True Principles & Uncertain Details About Prophecy – Part 6
This article discusses the true principles and the uncertain details about the millennial temple.
So far in this series of articles, we have gone through the Truth to be Received Clauses #17-#30 and the related Doctrines to be Rejected. We have emphasized the principles that we all agree are essential and distinguished them from the uncertain details that we must not impose on others.
As far as the interpretation of prophecy is concerned there are still a few outstanding topics to be discussed:
a. Doctrine to be Rejected #33 about the English being the ten tribes of Israel
b. The Millennial Temple
c. The Continuous Historic and other approaches to prophetic interpretation
The first of these was covered by Brothers Peter Bilello and Peter Hemingray in their Tidings series on the Doctrines to be Rejected.1 I will address the second topic in this article and the third topic in next month’s magazine, God willing.
THE MILLENNIAL TEMPLE
A few brothers and sisters teach and preach Bro. Henry Sulley’s interpretation of Ezekiel’s temple (Ezek 40-48) in first principle classes, in Sunday School classes, and in public lectures.2 They believe his view is a fundamental part of the truth; it is essentially equivalent to their understanding of the Kingdom of God. To them, those who do not agree with this view do not truly understand the gospel.
In their opinion, those who do not accept Bro. Sulley’s interpretation should not be in fellowship. In contrast, many who agree with Bro. Sulley’s view acknowledge that it is not a first principle. For example, Bro. Roberts distinguished the uncertain details from the true principle concerning the millennial temple:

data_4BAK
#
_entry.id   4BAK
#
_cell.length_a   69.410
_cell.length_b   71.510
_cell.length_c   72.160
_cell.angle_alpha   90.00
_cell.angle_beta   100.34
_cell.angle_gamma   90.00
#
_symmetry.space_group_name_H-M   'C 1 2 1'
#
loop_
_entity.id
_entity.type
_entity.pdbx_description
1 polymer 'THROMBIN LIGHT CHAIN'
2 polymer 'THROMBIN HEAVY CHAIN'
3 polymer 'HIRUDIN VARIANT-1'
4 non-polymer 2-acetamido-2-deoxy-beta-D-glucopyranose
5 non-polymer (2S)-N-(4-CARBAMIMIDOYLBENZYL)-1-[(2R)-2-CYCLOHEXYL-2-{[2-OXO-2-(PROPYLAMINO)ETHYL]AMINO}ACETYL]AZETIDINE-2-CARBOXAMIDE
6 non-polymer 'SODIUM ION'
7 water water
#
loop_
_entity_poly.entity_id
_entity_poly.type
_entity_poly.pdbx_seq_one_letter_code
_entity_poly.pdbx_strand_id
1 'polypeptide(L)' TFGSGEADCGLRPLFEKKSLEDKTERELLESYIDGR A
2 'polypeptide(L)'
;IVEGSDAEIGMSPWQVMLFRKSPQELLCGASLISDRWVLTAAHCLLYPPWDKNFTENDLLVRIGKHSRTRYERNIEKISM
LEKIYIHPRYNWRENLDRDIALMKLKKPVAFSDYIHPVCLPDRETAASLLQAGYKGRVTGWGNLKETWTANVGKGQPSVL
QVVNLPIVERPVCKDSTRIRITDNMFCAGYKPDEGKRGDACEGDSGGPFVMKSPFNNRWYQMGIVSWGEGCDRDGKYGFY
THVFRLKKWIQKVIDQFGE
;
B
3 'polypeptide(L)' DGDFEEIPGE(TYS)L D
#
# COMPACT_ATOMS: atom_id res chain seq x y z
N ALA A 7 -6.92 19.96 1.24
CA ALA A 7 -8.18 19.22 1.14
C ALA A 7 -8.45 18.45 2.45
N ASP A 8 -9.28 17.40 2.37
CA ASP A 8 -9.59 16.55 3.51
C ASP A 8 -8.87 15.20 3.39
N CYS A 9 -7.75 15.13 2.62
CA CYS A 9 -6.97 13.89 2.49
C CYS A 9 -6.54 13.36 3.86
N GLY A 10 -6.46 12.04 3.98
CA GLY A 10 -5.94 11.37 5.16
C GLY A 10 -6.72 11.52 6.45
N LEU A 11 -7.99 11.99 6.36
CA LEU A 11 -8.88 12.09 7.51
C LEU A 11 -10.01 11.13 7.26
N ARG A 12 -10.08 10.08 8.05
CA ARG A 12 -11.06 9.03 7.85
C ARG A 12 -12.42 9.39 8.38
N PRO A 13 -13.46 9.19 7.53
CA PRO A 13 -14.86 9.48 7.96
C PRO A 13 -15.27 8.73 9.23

“THE GENERAL TRUTH—That Christ will build the temple of the future age as a house of prayer for all people.
“UNCERTAIN DETAIL—What will be the size of it? What will be the shape of it? There are no grounds for absolute certainty. There are strong grounds for the view presented by brother Sulley in his temple book: but we should not be justified in making the reception of this view a condition of fellowship. It is sufficient that the general truth is received. Any view that may be entertained as to details is not inconsistent with the general truth.”
The general principle that Christ will build a house of prayer for all people is based on the words of Isaiah:
Jesus quotes this passage when he casts out the money changers from the temple (Matt 21:12-13; Mark 11:15-17; Luke 19:45-46).
This principle is also related to the promises to David:
James emphasized this point at the Jerusalem Conference: